While some people look forward to tax time with the hope of getting back some money, others actually dread it because they fear they will not be able to pay back what is owed.
However, not filing your taxes on time, or not filing at all, due to a fear of tax debt can lead to some rather expensive penalties and accruing interest. First, the Internal Revenue Services charges 5 percent of what is on a return every month that the return is late. This percentage can end up topping out at 25 percent if the taxes are filed a year late. Then, on top of the penalty percentage, there is an interest percentage that is added on each month too.
Fortunately, there are a number of options that could be available to those taxpayers who are avoiding filing their taxes in fear that they will not be able to pay back what is owed.
The first thing to realize is that filing for a personal bankruptcy can really help. And while tax debt is not something that can typically be discharged in a bankruptcy, by filing for Chapter 13, you are able to reorganize your debts into a payment plan that you can handle. Additionally, with a Chapter 7, while there is not a payment plan, other debts can end up being discharged, which means you would have more money every month that could then go toward paying down your tax debt.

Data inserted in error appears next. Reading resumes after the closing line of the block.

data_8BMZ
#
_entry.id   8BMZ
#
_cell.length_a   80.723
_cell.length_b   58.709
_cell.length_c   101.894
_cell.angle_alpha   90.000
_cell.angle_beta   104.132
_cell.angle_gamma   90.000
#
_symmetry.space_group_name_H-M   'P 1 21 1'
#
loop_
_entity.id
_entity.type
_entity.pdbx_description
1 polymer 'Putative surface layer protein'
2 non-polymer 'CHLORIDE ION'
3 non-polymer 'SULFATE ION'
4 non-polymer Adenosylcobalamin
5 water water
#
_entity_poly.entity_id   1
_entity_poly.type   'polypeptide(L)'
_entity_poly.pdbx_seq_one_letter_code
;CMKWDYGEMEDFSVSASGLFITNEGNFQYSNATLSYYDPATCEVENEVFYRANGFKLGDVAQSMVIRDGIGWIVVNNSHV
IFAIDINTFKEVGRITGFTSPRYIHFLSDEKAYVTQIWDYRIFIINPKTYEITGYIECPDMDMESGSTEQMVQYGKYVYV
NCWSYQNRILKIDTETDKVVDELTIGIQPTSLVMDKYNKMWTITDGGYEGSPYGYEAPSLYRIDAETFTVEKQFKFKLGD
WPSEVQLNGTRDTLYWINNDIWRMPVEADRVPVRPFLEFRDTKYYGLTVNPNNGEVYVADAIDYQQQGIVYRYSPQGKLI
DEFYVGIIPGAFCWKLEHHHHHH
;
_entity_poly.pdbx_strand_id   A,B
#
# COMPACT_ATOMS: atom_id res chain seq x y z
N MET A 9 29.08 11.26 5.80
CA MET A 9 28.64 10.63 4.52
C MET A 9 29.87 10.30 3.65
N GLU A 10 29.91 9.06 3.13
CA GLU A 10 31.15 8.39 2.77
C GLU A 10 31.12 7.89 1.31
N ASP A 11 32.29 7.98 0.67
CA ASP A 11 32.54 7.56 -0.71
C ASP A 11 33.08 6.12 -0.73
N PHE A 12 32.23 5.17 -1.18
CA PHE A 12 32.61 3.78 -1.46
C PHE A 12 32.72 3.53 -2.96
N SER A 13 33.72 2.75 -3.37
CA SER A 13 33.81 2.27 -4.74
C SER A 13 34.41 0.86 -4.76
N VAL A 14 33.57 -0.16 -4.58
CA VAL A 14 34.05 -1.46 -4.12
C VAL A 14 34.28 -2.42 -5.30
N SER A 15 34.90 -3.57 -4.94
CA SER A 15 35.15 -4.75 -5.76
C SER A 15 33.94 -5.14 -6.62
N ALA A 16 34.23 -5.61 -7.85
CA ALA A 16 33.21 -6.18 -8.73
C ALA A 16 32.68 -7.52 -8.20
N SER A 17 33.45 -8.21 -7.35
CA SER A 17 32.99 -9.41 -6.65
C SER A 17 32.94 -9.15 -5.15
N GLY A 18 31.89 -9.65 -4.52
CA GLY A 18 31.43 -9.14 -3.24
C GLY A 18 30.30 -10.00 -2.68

Outside of bankruptcy, other options also include setting up a payment plan with the IRS or even attempting to just settle debts through a one-time payment. But, keep in mind that what course of action a person takes is all dependent on their financial situation and eligibility.
Overall, finding yourself buried in tax debt can be stressful for anyone. However, it's important to remember that options are available and that an attorney can help inform you of the different choices that could be available to help deal with that debt.
Source: KLJB, "Evaluate your income tax situation now," Andrew Housset, March 9, 2012